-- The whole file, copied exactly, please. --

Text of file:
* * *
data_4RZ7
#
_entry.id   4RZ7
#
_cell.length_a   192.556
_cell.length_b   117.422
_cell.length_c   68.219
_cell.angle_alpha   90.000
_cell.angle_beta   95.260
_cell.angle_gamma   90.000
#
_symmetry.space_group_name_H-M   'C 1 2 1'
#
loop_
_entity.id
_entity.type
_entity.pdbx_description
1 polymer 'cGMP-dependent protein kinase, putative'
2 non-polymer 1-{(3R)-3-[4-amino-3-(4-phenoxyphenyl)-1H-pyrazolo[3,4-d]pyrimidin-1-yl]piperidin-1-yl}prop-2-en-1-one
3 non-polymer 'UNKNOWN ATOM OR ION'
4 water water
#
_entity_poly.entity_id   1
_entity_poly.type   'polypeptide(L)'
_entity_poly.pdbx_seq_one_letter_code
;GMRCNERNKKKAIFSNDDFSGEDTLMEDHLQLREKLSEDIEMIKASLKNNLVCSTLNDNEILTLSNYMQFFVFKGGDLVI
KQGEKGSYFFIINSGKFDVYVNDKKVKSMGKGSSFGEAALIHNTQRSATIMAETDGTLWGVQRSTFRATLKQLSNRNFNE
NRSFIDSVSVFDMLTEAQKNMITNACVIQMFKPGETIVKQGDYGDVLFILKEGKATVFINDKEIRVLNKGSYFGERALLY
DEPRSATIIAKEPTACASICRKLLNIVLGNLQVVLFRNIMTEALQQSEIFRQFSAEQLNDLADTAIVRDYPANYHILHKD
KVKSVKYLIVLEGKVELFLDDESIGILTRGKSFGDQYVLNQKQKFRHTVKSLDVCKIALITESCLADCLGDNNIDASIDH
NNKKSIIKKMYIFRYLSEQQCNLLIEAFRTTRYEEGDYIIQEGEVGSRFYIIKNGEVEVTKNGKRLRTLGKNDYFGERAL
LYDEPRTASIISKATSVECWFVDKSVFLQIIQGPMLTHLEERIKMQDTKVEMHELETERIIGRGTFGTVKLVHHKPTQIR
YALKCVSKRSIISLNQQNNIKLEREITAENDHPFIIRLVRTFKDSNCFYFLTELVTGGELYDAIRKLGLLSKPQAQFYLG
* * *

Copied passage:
data_4RZ7
#
_entry.id   4RZ7
#
_cell.length_a   192.556
_cell.length_b   117.422
_cell.length_c   68.219
_cell.angle_alpha   90.000
_cell.angle_beta   95.260
_cell.angle_gamma   90.000
#
_symmetry.space_group_name_H-M   'C 1 2 1'
#
loop_
_entity.id
_entity.type
_entity.pdbx_description
1 polymer 'cGMP-dependent protein kinase, putative'
2 non-polymer 1-{(3R)-3-[4-amino-3-(4-phenoxyphenyl)-1H-pyrazolo[3,4-d]pyrimidin-1-yl]piperidin-1-yl}prop-2-en-1-one
3 non-polymer 'UNKNOWN ATOM OR ION'
4 water water
#
_entity_poly.entity_id   1
_entity_poly.type   'polypeptide(L)'
_entity_poly.pdbx_seq_one_letter_code
;GMRCNERNKKKAIFSNDDFSGEDTLMEDHLQLREKLSEDIEMIKASLKNNLVCSTLNDNEILTLSNYMQFFVFKGGDLVI
KQGEKGSYFFIINSGKFDVYVNDKKVKSMGKGSSFGEAALIHNTQRSATIMAETDGTLWGVQRSTFRATLKQLSNRNFNE
NRSFIDSVSVFDMLTEAQKNMITNACVIQMFKPGETIVKQGDYGDVLFILKEGKATVFINDKEIRVLNKGSYFGERALLY
DEPRSATIIAKEPTACASICRKLLNIVLGNLQVVLFRNIMTEALQQSEIFRQFSAEQLNDLADTAIVRDYPANYHILHKD
KVKSVKYLIVLEGKVELFLDDESIGILTRGKSFGDQYVLNQKQKFRHTVKSLDVCKIALITESCLADCLGDNNIDASIDH
NNKKSIIKKMYIFRYLSEQQCNLLIEAFRTTRYEEGDYIIQEGEVGSRFYIIKNGEVEVTKNGKRLRTLGKNDYFGERAL
LYDEPRTASIISKATSVECWFVDKSVFLQIIQGPMLTHLEERIKMQDTKVEMHELETERIIGRGTFGTVKLVHHKPTQIR
YALKCVSKRSIISLNQQNNIKLEREITAENDHPFIIRLVRTFKDSNCFYFLTELVTGGELYDAIRKLGLLSKPQAQFYLG